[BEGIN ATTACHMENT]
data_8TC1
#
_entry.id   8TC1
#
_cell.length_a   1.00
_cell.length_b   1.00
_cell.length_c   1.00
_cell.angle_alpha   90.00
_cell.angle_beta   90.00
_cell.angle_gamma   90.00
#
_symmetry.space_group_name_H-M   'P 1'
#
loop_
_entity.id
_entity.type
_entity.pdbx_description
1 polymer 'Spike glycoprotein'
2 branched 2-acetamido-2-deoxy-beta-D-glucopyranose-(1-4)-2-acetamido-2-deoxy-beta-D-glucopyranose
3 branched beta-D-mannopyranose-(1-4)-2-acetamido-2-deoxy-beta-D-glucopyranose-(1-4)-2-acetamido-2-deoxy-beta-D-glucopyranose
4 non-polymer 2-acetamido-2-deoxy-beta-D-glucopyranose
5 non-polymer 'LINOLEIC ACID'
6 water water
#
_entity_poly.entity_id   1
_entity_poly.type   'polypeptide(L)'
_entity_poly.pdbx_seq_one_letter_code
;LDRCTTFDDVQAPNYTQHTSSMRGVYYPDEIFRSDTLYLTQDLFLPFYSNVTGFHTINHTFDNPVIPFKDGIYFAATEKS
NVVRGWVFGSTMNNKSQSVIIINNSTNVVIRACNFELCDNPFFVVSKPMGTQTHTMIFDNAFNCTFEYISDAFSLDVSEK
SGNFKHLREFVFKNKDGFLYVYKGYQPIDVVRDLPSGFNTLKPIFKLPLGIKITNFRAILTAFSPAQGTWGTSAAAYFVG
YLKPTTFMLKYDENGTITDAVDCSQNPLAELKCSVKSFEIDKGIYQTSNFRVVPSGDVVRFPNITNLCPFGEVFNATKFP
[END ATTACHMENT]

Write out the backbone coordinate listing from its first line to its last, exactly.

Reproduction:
data_8TC1
#
_entry.id   8TC1
#
_cell.length_a   1.00
_cell.length_b   1.00
_cell.length_c   1.00
_cell.angle_alpha   90.00
_cell.angle_beta   90.00
_cell.angle_gamma   90.00
#
_symmetry.space_group_name_H-M   'P 1'
#
loop_
_entity.id
_entity.type
_entity.pdbx_description
1 polymer 'Spike glycoprotein'
2 branched 2-acetamido-2-deoxy-beta-D-glucopyranose-(1-4)-2-acetamido-2-deoxy-beta-D-glucopyranose
3 branched beta-D-mannopyranose-(1-4)-2-acetamido-2-deoxy-beta-D-glucopyranose-(1-4)-2-acetamido-2-deoxy-beta-D-glucopyranose
4 non-polymer 2-acetamido-2-deoxy-beta-D-glucopyranose
5 non-polymer 'LINOLEIC ACID'
6 water water
#
_entity_poly.entity_id   1
_entity_poly.type   'polypeptide(L)'
_entity_poly.pdbx_seq_one_letter_code
;LDRCTTFDDVQAPNYTQHTSSMRGVYYPDEIFRSDTLYLTQDLFLPFYSNVTGFHTINHTFDNPVIPFKDGIYFAATEKS
NVVRGWVFGSTMNNKSQSVIIINNSTNVVIRACNFELCDNPFFVVSKPMGTQTHTMIFDNAFNCTFEYISDAFSLDVSEK
SGNFKHLREFVFKNKDGFLYVYKGYQPIDVVRDLPSGFNTLKPIFKLPLGIKITNFRAILTAFSPAQGTWGTSAAAYFVG
YLKPTTFMLKYDENGTITDAVDCSQNPLAELKCSVKSFEIDKGIYQTSNFRVVPSGDVVRFPNITNLCPFGEVFNATKFP